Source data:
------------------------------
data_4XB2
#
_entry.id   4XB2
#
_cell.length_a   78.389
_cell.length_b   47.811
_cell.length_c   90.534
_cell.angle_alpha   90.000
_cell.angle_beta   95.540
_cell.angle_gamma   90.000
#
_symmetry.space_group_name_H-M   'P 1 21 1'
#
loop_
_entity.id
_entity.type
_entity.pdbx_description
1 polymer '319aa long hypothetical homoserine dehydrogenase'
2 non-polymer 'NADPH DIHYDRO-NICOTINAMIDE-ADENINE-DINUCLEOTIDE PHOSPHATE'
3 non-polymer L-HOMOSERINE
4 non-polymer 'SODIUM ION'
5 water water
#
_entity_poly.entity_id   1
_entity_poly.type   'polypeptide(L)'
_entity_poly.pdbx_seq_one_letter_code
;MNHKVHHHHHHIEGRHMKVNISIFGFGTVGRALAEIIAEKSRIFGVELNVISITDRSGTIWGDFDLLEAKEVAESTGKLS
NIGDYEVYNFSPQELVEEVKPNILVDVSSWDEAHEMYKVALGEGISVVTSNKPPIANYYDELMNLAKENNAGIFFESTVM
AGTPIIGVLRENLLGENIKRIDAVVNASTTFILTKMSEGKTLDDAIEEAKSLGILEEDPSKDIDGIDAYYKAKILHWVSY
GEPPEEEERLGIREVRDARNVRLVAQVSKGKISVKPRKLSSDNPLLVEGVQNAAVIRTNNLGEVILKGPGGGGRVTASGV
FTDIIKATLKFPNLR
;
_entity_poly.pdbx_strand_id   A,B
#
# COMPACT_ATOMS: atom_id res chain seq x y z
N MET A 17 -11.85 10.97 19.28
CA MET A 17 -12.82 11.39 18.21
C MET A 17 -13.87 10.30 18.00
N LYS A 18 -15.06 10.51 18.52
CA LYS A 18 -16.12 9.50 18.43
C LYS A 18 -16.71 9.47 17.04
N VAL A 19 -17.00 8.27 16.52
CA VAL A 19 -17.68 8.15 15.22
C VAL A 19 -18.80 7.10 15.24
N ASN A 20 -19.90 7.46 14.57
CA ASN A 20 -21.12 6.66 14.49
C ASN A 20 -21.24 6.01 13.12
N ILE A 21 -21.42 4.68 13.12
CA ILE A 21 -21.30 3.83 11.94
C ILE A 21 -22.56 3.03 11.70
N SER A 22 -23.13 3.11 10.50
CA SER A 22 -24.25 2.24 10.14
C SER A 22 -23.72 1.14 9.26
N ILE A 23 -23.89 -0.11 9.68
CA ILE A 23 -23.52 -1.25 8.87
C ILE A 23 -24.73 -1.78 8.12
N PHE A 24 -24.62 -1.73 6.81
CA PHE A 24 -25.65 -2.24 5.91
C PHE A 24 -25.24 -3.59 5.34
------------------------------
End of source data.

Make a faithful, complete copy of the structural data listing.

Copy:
data_4XB2
#
_entry.id   4XB2
#
_cell.length_a   78.389
_cell.length_b   47.811
_cell.length_c   90.534
_cell.angle_alpha   90.000
_cell.angle_beta   95.540
_cell.angle_gamma   90.000
#
_symmetry.space_group_name_H-M   'P 1 21 1'
#
loop_
_entity.id
_entity.type
_entity.pdbx_description
1 polymer '319aa long hypothetical homoserine dehydrogenase'
2 non-polymer 'NADPH DIHYDRO-NICOTINAMIDE-ADENINE-DINUCLEOTIDE PHOSPHATE'
3 non-polymer L-HOMOSERINE
4 non-polymer 'SODIUM ION'
5 water water
#
_entity_poly.entity_id   1
_entity_poly.type   'polypeptide(L)'
_entity_poly.pdbx_seq_one_letter_code
;MNHKVHHHHHHIEGRHMKVNISIFGFGTVGRALAEIIAEKSRIFGVELNVISITDRSGTIWGDFDLLEAKEVAESTGKLS
NIGDYEVYNFSPQELVEEVKPNILVDVSSWDEAHEMYKVALGEGISVVTSNKPPIANYYDELMNLAKENNAGIFFESTVM
AGTPIIGVLRENLLGENIKRIDAVVNASTTFILTKMSEGKTLDDAIEEAKSLGILEEDPSKDIDGIDAYYKAKILHWVSY
GEPPEEEERLGIREVRDARNVRLVAQVSKGKISVKPRKLSSDNPLLVEGVQNAAVIRTNNLGEVILKGPGGGGRVTASGV
FTDIIKATLKFPNLR
;
_entity_poly.pdbx_strand_id   A,B
#
# COMPACT_ATOMS: atom_id res chain seq x y z
N MET A 17 -11.85 10.97 19.28
CA MET A 17 -12.82 11.39 18.21
C MET A 17 -13.87 10.30 18.00
N LYS A 18 -15.06 10.51 18.52
CA LYS A 18 -16.12 9.50 18.43
C LYS A 18 -16.71 9.47 17.04
N VAL A 19 -17.00 8.27 16.52
CA VAL A 19 -17.68 8.15 15.22
C VAL A 19 -18.80 7.10 15.24
N ASN A 20 -19.90 7.46 14.57
CA ASN A 20 -21.12 6.66 14.49
C ASN A 20 -21.24 6.01 13.12
N ILE A 21 -21.42 4.68 13.12
CA ILE A 21 -21.30 3.83 11.94
C ILE A 21 -22.56 3.03 11.70
N SER A 22 -23.13 3.11 10.50
CA SER A 22 -24.25 2.24 10.14
C SER A 22 -23.72 1.14 9.26
N ILE A 23 -23.89 -0.11 9.68
CA ILE A 23 -23.52 -1.25 8.87
C ILE A 23 -24.73 -1.78 8.12
N PHE A 24 -24.62 -1.73 6.81
CA PHE A 24 -25.65 -2.24 5.91
C PHE A 24 -25.24 -3.59 5.34